NOTE: Opinion filed at October Term, 1932, April 20, 1933; motion for rehearing filed; motion overruled at May Term, June 24, 1933.
1. CERTIORARI: Function of Supreme Court. The superintending control of the Supreme Court over the Courts of Appeals, exercised in a certiorari proceeding, is for the purpose of maintaining uniformity in the law as announced by those courts with the decisions of the Supreme Court.
The Supreme Court in such proceeding is not authorized to quash the opinion of the Court of Appeals because it might think that the Court of Appeals had not correctly decided the case.
Nor is it the province of the Supreme Court to determine on certiorari whether or not the Court of Appeals has erred in its application of the rules of law to the facts stated in the opinion.
The Supreme Court in such proceeding takes the facts as stated in the opinion of the Court of Appeals.
2. NEGLIGENCE: Sole Proximate Cause. In order to make one liable for negligent injury it is not necessary that his negligence should have been the sole proximate cause of the injury; if his negligence combined with that of another to cause the injury he is liable although his negligence alone could not have produced the injury.
3. MOTOR VEHICLES: Highest Care. The law places upon the operators of motor vehicles the duty to use the highest degree of care.
4. NEGLIGENCE: Speed Limit: Jury Question. When the violation of statutory or ordinance speed limit is not relied on and the question of excessive speed is to be determined by common law principles, whether or not the speed of a motor vehicle is negligent is to be determined under existing circumstances usually by the jury.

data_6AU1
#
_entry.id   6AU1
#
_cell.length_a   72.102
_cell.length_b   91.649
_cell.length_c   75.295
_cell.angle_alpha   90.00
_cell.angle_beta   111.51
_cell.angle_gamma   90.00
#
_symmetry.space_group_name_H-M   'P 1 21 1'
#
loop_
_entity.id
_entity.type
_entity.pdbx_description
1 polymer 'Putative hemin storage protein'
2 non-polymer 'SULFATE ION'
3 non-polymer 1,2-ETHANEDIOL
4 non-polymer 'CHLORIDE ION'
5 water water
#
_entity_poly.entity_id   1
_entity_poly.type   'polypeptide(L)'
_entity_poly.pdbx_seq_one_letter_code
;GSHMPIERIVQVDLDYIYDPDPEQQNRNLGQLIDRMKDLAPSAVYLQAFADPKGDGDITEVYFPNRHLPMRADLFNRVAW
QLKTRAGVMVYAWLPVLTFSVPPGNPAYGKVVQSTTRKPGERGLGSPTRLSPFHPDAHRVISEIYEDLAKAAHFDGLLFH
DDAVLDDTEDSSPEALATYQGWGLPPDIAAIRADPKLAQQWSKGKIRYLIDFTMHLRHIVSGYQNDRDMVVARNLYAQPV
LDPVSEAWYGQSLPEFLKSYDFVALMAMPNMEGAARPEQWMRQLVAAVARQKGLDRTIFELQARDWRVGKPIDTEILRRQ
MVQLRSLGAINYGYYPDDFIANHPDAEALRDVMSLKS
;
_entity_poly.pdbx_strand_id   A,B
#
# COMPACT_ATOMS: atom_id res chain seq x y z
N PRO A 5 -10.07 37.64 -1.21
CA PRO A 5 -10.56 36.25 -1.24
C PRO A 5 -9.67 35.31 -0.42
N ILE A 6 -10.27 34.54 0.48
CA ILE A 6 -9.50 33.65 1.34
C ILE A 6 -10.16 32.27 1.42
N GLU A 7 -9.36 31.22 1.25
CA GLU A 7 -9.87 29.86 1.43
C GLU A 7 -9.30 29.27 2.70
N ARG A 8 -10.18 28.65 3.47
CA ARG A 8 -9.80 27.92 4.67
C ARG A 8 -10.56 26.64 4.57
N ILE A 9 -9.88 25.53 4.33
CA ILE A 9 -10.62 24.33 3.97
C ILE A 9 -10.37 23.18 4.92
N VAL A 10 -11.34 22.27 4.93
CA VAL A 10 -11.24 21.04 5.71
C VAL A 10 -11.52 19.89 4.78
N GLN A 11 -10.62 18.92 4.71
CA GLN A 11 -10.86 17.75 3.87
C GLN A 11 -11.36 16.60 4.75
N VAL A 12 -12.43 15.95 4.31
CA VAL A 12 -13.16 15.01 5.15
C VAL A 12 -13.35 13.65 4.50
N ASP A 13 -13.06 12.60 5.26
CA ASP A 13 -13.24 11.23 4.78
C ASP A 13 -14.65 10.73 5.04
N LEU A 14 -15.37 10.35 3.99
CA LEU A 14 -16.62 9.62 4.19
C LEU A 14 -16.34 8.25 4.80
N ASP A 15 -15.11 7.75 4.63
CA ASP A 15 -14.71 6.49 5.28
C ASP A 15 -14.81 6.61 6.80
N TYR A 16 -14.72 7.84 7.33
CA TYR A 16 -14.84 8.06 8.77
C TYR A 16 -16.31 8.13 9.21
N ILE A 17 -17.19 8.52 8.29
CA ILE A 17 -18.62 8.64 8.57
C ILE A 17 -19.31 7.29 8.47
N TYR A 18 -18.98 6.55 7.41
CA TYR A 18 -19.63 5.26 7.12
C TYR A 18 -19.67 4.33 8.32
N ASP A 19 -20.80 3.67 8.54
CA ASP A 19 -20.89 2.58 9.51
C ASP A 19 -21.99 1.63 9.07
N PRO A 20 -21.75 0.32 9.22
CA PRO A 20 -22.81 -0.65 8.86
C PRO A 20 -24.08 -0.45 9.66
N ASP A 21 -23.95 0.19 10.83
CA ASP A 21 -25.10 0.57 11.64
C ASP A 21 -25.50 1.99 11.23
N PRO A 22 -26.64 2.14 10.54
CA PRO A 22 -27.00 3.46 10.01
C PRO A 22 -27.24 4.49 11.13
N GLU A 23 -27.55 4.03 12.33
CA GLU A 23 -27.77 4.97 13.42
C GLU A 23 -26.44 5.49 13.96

5. NEGLIGENCE: Excessive Speed: Certiorari. Where the driver of defendant's truck could have seen an approaching truck, apparently out of control, half a block away from the point of collision, when the street was slippery, and his truck, colliding with the other truck, was driven upon the sidewalk causing the injury for which the plaintiff sued, a determination by the Court of Appeals that had the defendant's truck not been operated at an excessive rate of speed, under the circumstances, it could have been stopped in time to avoid the collision, which might reasonably have been anticipated, making out a submissible case, was not in conflict with any ruling of the Supreme Court.
Fred H. Blades, George F. Wise, Holland, Lashly Lashly and Donnell McDonald for relator.
(1) The alleged excessive speed of relator's truck was not the proximate cause of plaintiff's injuries, and the opinion of respondents, holding relator liable for said alleged excessive speed, is in conflict with controlling decisions of this court, which hold that the proximate cause of an injury is the efficient, producing cause thereof. Borack v. Mosler Safe Co., 231 S.W. 623, 288 Mo. 83; Wood v. Wells, 270 S.W. 332; DeMoss v. Kansas City Rys. Co., 246 S.W. 566, 296 Mo. 526; Bishop v. Wight, 221 F. 392; Wecker v. Grafeman-McIntosh Ice Cream Co., 31 S.W.2d 974; State ex rel. v. Ellison, 196 S.W. 1088, 271 Mo. 463; State ex rel. v. Cox, 276 S.W. 869, 310 Mo. 367; Dilger v. Whittier, 164 P. 49, 33 Cal.App. 15; Hatcher v. Burlett, 119 So. 748, 11 La. App. 129; Frisbie v. Fidelity Casualty Co., 133 Mo. App. 30, 112 S.W. 1024. (2) Relator's truck was not traveling at an excessive rate of speed, the only purported evidence that it was so traveling was the testimony of plaintiff himself, and plaintiff was not able to judge of the speed of said truck, because the said truck was moving directly towards him Strauchon v. Met. St. Ry. Co., 232 Mo. 599, 135 S.W. 14; Unterlachner v. Wells, 317 Mo. 195, 296 S.W. 755. (3) When the Court of Appeals permits liability to be imposed upon a defendant for negligence which is not the proximate cause of injuries, this court will quash the record of the Court of Appeals on certiorari, and it is not necessary that the facts of the case be the same as the facts in a prior decision of this court. State ex rel. v. Ellison, 196 S.W. 1088, 271 Mo. 463; State ex rel. v. Cox, 276 S.W. 869, 310 Mo. 367.
Everett J. Hullverson and Allen, Moser Marsalek for respondents.